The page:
I he land. One farmer who makes
dairying a strong branch. of his farm
ing told me recently that he valued
the butter fat as one-half, the skim
milk as one-fourth, and the manure
as one-fourth in counting his dairy
' profits. The butter fat he sold to the
J creamery, the skim milk was fed to
pigs, and the manure applied to his
corn ground. He took me to his com
field and showed me his 1908 com
crop growing on soil fertilized with
stable manure. I knew the land be
fore he began to farm it, and it was
very thin and considered almost
worthless. His com this year will
average over 50 bushels to the acre
on the same ground that previously
produced only .25 bushels. This extra
25 bushels of corn per acre at the
proscnt price, 70 cents a bushel, gives
n net gain over previous crops of
$17.50, or more than a dollar a load
for the manure for the first year, he
having applied about 15 loads per
acre. His creamery check amounted
to about $30 per month, the. cows
made about half a load of manure
each day, so that if the skim milk
was worth $15 a month for pig " J,
then $15 is about the right price tor
the manure, the total dairy products
making $6u per month, the manure
being one-fourth of the value. But
this is too low for the proportional
value of tho manure since its effects
will be shown for three or four years,
and the total increase in crops from
the soil upon which it was phiced will
be at, last double that for the first
year.- In some cases the crop on the
second year after an application of
stable manure is greater than that of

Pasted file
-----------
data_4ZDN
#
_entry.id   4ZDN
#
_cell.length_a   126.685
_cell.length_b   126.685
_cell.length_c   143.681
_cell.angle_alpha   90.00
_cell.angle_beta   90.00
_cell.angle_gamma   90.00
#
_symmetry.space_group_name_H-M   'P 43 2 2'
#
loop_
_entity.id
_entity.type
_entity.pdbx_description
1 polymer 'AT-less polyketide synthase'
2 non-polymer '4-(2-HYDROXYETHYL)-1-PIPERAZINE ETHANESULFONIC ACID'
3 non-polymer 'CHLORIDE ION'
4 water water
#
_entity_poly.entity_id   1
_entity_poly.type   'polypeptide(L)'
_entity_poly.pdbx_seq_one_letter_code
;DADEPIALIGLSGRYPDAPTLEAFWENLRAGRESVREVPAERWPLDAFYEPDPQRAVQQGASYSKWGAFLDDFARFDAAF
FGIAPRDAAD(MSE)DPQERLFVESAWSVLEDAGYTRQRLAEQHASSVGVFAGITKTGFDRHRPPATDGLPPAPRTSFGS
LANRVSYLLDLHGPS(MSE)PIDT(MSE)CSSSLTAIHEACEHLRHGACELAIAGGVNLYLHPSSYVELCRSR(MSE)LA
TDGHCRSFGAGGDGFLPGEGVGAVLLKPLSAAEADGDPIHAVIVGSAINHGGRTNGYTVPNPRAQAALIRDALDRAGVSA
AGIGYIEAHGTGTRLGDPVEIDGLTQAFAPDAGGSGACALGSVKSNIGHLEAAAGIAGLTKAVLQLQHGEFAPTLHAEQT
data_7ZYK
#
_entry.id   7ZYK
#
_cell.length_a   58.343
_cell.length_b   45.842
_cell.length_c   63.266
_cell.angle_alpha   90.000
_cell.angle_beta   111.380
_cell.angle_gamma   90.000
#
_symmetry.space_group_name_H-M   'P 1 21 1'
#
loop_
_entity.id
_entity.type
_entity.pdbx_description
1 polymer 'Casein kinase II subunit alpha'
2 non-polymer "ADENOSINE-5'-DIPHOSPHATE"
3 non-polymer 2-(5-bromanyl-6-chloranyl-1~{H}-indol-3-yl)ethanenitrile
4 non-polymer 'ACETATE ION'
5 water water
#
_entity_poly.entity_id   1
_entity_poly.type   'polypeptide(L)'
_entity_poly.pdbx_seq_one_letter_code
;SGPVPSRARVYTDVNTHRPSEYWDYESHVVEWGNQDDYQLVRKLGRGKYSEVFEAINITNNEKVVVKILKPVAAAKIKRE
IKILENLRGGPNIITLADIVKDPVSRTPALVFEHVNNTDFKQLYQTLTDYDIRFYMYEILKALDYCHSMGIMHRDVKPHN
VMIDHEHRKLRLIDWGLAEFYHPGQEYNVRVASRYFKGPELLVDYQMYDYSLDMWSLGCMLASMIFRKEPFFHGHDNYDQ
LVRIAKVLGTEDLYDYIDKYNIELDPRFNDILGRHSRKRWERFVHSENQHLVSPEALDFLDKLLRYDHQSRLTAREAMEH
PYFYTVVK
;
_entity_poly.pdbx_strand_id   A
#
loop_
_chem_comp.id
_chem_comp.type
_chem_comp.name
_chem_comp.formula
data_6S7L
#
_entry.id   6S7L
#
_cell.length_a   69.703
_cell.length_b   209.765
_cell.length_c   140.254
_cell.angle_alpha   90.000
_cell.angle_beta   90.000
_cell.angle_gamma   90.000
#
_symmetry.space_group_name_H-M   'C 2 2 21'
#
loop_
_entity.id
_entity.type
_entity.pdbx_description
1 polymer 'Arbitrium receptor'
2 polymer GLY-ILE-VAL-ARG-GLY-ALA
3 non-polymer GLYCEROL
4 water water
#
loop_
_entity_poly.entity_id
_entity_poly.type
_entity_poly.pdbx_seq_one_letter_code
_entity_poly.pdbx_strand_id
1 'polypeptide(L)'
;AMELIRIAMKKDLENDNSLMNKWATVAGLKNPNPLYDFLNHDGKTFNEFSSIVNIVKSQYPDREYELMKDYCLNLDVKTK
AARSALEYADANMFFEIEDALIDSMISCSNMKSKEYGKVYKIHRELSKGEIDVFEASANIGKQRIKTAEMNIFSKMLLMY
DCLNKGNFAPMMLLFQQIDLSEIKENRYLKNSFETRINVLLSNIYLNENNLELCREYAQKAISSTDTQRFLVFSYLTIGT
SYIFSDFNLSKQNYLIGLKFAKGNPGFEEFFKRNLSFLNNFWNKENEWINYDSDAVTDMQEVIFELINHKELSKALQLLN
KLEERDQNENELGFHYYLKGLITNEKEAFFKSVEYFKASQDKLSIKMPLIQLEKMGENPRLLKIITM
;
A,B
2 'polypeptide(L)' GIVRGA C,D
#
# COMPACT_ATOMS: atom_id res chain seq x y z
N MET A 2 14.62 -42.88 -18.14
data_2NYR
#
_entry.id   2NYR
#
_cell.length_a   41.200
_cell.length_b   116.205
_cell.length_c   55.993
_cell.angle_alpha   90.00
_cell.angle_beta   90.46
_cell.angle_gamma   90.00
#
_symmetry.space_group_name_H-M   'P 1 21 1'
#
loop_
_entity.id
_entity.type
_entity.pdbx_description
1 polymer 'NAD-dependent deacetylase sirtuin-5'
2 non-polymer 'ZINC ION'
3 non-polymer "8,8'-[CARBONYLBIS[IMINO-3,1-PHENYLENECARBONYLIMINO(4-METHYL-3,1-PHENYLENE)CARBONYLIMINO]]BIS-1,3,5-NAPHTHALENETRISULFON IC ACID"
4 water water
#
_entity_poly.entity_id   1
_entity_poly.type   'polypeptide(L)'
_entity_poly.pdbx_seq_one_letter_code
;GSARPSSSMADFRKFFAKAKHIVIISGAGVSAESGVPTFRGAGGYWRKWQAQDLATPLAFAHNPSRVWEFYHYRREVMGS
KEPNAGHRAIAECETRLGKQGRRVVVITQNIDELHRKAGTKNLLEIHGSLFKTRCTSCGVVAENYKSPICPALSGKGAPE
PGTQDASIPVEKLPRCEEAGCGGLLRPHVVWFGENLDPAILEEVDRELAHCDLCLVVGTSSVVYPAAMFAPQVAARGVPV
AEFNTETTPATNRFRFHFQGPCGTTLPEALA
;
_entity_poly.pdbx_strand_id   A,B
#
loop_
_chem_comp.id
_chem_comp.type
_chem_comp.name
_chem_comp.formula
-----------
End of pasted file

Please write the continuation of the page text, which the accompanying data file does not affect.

the first.
This same farmer in question has
an 80-mcrc farm and keeps about 12
cows, four work horses, two to four
colts, 20 sheep, and about 30 pigs all
the time, besides a good sized flock
of chickens. The making and use ot
manure from all of his domestic ani
mals, from the horses to the chickens,
is a science with him. He makes
through icarcful bedding and other
means every pound of manure the
animals arc capable of producing,
and he saves and uses every pound
that is made. He grows wheat and
oats for both grain and straw, and
all the straw not used for feed goes
for bedding and absorbing liquid ma
nure. It is all passed through the
stalls under the animals and then ap
plied to the corn ground, which, after
being cultivated with oats, then
wheat, then timothy, then pasture,
each one year and back to corn again.
He has so improved the fertility of
his farm through keeping animals and
making and using manure that it has
more than quadrupled in actual mon
ey value.
The enriching of the soil through
the keeping of animals is both cheap
and easy. Much of the manure docs
not hav to be handled at all. Fields
that arc pastured receive full benefit
of both solid and liquid animal excre
ments without the expenditure of
niamual labor. Manure: from barn
lots and feed lots if properly located
will wash out over the fields and be
come of immediate value without ef